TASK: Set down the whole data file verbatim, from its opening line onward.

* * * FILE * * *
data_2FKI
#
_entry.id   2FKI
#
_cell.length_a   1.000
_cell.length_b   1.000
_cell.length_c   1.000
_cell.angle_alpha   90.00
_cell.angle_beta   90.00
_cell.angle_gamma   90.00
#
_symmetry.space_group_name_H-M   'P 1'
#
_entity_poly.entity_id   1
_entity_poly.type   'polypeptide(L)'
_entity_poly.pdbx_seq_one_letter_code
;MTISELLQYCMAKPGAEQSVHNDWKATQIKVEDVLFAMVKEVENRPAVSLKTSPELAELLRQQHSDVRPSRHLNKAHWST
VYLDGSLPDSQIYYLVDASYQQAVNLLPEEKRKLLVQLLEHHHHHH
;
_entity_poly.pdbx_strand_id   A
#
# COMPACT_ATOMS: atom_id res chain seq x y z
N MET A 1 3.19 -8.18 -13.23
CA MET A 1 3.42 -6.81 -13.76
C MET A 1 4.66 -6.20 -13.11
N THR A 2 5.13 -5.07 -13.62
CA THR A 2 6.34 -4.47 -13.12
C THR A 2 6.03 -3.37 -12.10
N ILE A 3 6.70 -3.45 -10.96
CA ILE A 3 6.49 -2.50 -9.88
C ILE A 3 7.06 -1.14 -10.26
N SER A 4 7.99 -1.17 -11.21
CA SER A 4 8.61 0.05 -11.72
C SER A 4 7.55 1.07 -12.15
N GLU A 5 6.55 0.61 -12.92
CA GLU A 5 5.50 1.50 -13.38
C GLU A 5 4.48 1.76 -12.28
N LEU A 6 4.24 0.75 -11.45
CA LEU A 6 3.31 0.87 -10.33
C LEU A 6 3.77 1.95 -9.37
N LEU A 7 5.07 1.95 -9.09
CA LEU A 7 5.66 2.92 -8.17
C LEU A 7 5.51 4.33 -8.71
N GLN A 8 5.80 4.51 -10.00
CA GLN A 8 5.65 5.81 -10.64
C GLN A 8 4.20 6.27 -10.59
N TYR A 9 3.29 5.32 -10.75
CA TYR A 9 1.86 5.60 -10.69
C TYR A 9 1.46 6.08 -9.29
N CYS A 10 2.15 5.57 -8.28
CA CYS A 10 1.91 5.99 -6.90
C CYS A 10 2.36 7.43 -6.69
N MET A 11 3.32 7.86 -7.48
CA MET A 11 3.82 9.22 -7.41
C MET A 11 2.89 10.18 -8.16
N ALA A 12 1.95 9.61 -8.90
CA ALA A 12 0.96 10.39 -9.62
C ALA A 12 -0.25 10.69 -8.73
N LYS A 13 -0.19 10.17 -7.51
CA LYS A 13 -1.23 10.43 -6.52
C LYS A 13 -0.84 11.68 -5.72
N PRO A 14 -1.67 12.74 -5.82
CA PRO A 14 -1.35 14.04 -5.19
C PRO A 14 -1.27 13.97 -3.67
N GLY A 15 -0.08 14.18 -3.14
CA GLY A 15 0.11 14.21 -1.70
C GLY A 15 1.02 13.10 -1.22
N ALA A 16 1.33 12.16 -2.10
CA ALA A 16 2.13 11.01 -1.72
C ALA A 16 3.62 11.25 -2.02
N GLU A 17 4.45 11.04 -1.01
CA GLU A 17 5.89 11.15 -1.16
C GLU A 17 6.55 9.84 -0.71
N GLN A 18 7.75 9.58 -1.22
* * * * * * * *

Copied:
data_2FKI
#
_entry.id   2FKI
#
_cell.length_a   1.000
_cell.length_b   1.000
_cell.length_c   1.000
_cell.angle_alpha   90.00
_cell.angle_beta   90.00
_cell.angle_gamma   90.00
#
_symmetry.space_group_name_H-M   'P 1'
#
_entity_poly.entity_id   1
_entity_poly.type   'polypeptide(L)'
_entity_poly.pdbx_seq_one_letter_code
;MTISELLQYCMAKPGAEQSVHNDWKATQIKVEDVLFAMVKEVENRPAVSLKTSPELAELLRQQHSDVRPSRHLNKAHWST
VYLDGSLPDSQIYYLVDASYQQAVNLLPEEKRKLLVQLLEHHHHHH
;
_entity_poly.pdbx_strand_id   A
#
# COMPACT_ATOMS: atom_id res chain seq x y z
N MET A 1 3.19 -8.18 -13.23
CA MET A 1 3.42 -6.81 -13.76
C MET A 1 4.66 -6.20 -13.11
N THR A 2 5.13 -5.07 -13.62
CA THR A 2 6.34 -4.47 -13.12
C THR A 2 6.03 -3.37 -12.10
N ILE A 3 6.70 -3.45 -10.96
CA ILE A 3 6.49 -2.50 -9.88
C ILE A 3 7.06 -1.14 -10.26
N SER A 4 7.99 -1.17 -11.21
CA SER A 4 8.61 0.05 -11.72
C SER A 4 7.55 1.07 -12.15
N GLU A 5 6.55 0.61 -12.92
CA GLU A 5 5.50 1.50 -13.38
C GLU A 5 4.48 1.76 -12.28
N LEU A 6 4.24 0.75 -11.45
CA LEU A 6 3.31 0.87 -10.33
C LEU A 6 3.77 1.95 -9.37
N LEU A 7 5.07 1.95 -9.09
CA LEU A 7 5.66 2.92 -8.17
C LEU A 7 5.51 4.33 -8.71
N GLN A 8 5.80 4.51 -10.00
CA GLN A 8 5.65 5.81 -10.64
C GLN A 8 4.20 6.27 -10.59
N TYR A 9 3.29 5.32 -10.75
CA TYR A 9 1.86 5.60 -10.69
C TYR A 9 1.46 6.08 -9.29
N CYS A 10 2.15 5.57 -8.28
CA CYS A 10 1.91 5.99 -6.90
C CYS A 10 2.36 7.43 -6.69
N MET A 11 3.32 7.86 -7.48
CA MET A 11 3.82 9.22 -7.41
C MET A 11 2.89 10.18 -8.16
N ALA A 12 1.95 9.61 -8.90
CA ALA A 12 0.96 10.39 -9.62
C ALA A 12 -0.25 10.69 -8.73
N LYS A 13 -0.19 10.17 -7.51
CA LYS A 13 -1.23 10.43 -6.52
C LYS A 13 -0.84 11.68 -5.72
N PRO A 14 -1.67 12.74 -5.82
CA PRO A 14 -1.35 14.04 -5.19
C PRO A 14 -1.27 13.97 -3.67
N GLY A 15 -0.08 14.18 -3.14
CA GLY A 15 0.11 14.21 -1.70
C GLY A 15 1.02 13.10 -1.22
N ALA A 16 1.33 12.16 -2.10
CA ALA A 16 2.13 11.01 -1.72
C ALA A 16 3.62 11.25 -2.02
N GLU A 17 4.45 11.04 -1.01
CA GLU A 17 5.89 11.15 -1.16
C GLU A 17 6.55 9.84 -0.71
N GLN A 18 7.75 9.58 -1.22